City leading attack on invasive plants

NANAIMO – There are aliens living among us, and the city's parks and recreation department has a plan to get rid of them.

Deborah Beck

Deborah Beck

There are aliens living among us, and the city’s parks and recreation department has a plan to get rid of them.

English ivy, daphne, Himalayan blackberry, giant hogweed and the ubiquitous scotch broom are just a few of the invasive species being targeted during May, designated as Invasive Plant Awareness Month in Nanaimo.

To help reduce the spread of these invaders, no matter how pretty they appear, city staff have developed a number of invasive species removal events throughout the month to encourage residents to participate in removing the plants from roadsides, parks and other areas where they are choking out native vegetation.

The biggest thing is these plants are affecting the natural ecosystem by dominating the plants that would naturally grow here,” said Deborah Beck, recreation coordinator for the city. “The Himalayan blackberry takes over from native blackberries, which generate berries in the spring and allow birds to feed on them. Himalayans produce fruit in the fall, which is great for us but not so much for the birds that really need it in the spring.”

According to the city’s invasive plant reduction strategy, the uncontrolled spread of these invaders are becoming a major concern for ecologists, naturalists, residents and land managers across B.C. These plants often thrive because of a lack of natural predators and easily out-compete native plants. If allowed to establish, they can diminish local biodiversity, reduce habitat and food sources for other species, and, in the case of giant hogweed and even daphne, can cause personal injury to people or pets from the toxins they emit.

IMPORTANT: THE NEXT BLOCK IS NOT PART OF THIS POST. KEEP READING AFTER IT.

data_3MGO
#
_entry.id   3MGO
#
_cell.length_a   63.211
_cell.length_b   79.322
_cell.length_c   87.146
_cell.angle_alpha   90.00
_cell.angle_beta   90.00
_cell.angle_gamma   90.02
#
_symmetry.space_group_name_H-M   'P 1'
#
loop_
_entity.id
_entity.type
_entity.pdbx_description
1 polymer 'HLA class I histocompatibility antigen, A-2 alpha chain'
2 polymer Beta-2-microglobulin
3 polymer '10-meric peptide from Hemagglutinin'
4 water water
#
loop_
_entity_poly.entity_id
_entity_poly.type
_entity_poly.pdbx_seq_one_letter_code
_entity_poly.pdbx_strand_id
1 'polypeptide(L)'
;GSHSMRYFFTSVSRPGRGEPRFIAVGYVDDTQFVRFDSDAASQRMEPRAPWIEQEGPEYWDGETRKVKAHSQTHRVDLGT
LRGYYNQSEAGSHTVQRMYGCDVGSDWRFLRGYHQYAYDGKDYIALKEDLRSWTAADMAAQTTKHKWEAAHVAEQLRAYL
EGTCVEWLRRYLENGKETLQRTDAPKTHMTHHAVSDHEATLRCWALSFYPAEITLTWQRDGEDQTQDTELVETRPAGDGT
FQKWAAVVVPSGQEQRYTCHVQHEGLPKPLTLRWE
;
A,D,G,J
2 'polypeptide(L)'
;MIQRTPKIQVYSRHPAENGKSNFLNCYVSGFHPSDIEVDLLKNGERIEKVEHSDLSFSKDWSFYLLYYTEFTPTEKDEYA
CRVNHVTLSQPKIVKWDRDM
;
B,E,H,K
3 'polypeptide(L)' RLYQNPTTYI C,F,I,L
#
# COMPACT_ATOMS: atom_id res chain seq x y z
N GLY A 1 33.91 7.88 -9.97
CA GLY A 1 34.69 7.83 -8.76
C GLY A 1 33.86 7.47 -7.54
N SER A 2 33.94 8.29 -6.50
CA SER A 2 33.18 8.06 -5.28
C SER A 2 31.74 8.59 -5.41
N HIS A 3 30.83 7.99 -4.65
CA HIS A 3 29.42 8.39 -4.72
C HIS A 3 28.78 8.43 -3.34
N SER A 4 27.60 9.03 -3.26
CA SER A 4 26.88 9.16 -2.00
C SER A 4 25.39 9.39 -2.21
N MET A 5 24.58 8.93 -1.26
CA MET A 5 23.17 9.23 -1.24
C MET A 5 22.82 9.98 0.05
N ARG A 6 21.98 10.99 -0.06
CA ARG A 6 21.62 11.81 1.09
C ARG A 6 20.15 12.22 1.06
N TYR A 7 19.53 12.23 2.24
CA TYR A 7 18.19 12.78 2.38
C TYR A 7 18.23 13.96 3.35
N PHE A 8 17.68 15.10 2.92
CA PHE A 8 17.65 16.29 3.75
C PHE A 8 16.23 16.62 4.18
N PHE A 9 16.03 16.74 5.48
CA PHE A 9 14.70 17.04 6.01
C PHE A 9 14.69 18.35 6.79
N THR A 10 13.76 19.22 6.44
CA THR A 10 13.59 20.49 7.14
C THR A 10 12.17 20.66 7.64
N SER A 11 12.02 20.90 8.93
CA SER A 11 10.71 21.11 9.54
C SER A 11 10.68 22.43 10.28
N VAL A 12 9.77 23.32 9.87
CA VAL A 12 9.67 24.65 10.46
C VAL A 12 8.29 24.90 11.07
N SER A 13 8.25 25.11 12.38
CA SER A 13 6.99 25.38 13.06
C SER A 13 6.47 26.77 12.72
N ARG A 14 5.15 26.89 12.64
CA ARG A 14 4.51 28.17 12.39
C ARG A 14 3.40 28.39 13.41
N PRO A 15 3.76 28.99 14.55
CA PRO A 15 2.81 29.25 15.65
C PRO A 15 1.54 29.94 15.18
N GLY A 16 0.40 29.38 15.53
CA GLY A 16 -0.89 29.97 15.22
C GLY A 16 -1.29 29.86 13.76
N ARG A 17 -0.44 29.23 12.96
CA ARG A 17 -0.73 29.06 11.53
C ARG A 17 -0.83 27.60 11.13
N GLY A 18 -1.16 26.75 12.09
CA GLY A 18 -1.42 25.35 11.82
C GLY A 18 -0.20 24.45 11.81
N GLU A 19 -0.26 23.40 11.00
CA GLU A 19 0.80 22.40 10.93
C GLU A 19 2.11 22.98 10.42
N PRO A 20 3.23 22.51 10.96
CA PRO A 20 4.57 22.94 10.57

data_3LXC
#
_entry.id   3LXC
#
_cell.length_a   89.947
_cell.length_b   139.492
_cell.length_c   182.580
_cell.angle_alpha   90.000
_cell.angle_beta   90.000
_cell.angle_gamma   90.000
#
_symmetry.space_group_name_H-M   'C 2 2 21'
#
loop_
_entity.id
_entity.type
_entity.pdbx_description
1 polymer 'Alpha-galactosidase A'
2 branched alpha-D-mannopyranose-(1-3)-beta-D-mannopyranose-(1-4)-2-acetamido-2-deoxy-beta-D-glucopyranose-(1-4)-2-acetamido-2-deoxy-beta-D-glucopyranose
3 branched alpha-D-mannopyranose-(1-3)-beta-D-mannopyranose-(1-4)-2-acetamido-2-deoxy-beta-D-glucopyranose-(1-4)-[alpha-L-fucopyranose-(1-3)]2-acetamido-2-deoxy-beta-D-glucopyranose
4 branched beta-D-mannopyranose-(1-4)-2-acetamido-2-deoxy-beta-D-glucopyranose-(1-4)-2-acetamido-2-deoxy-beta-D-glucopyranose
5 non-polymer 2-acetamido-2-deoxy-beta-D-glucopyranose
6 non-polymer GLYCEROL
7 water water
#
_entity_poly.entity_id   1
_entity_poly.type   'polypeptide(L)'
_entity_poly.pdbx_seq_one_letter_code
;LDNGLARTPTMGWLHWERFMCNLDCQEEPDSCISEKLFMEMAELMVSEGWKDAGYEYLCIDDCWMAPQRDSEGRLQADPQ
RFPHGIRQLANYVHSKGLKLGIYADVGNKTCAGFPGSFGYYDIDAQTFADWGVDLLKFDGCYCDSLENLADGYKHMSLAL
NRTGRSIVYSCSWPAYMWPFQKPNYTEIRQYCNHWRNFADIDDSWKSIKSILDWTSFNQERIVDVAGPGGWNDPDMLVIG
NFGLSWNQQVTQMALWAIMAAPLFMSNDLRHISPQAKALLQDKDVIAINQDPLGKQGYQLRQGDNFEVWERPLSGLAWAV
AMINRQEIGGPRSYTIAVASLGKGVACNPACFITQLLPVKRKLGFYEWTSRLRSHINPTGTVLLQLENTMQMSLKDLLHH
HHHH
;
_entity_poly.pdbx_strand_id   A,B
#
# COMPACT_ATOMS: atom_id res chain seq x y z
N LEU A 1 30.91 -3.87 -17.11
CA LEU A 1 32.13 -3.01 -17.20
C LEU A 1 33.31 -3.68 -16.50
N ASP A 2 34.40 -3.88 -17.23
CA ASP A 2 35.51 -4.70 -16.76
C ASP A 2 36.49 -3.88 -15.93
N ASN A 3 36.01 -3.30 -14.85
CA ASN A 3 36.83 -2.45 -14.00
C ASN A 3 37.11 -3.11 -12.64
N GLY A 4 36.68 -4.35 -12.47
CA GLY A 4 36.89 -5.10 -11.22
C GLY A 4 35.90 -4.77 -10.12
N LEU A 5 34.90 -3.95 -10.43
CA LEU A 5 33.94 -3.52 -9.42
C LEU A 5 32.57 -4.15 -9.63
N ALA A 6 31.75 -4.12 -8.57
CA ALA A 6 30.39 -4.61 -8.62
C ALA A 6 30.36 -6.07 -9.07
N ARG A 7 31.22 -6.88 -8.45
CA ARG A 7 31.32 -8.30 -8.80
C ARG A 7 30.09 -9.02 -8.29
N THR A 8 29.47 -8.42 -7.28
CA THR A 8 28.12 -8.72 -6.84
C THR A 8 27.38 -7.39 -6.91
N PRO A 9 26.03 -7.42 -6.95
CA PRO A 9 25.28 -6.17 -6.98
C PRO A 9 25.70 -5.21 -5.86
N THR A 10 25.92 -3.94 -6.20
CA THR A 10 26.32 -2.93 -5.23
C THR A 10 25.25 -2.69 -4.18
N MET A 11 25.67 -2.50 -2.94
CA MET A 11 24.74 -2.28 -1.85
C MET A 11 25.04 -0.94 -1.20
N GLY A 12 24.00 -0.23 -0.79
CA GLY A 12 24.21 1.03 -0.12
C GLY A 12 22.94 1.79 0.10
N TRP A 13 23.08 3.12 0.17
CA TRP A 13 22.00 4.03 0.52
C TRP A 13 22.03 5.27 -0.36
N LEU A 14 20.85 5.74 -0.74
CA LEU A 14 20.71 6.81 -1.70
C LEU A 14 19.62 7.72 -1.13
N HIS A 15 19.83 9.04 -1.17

We may not be able to eliminate the plant, especially for a species like scotch broom, but we can at least control it,” said Beck.

People can also take a proactive approach to the spread of invasive species by being careful about how they dispose of their nursery or potted plants.

The city has partnered with local businesses and organizations, including Woodgrove Centre, Nanaimo North Town Centre, Nanaimo Fire Rescue and Nanaimo Recycling Exchange, to provide drop zones for piles of pulled plants. Harmac mill is also taking part by receiving piles of invasive plants from the city it will use in its products.

On May 14-15, Beck is working with environment clubs in local high schools to use scheduled professional development days to organize invasive species removal parties in an effort to educate students on the issue.

Neighbours that want to get together and register their own work parties are invited to do so, and programs such as the city’s Volunteers in Parks will also be employed for park ambassadors to remove invasive plants from city property.

Drop zones (for invasive plants only) and the dates they are available, as well as scheduled work parties, can be found at www.nanaimo.ca/goto/invasives, and registration for neighbourhood work parties can be completed by calling 250-756-5200.

A complete list of invasive plant species and their characteristics, as well as effective methods to remove them, can also be found on the website.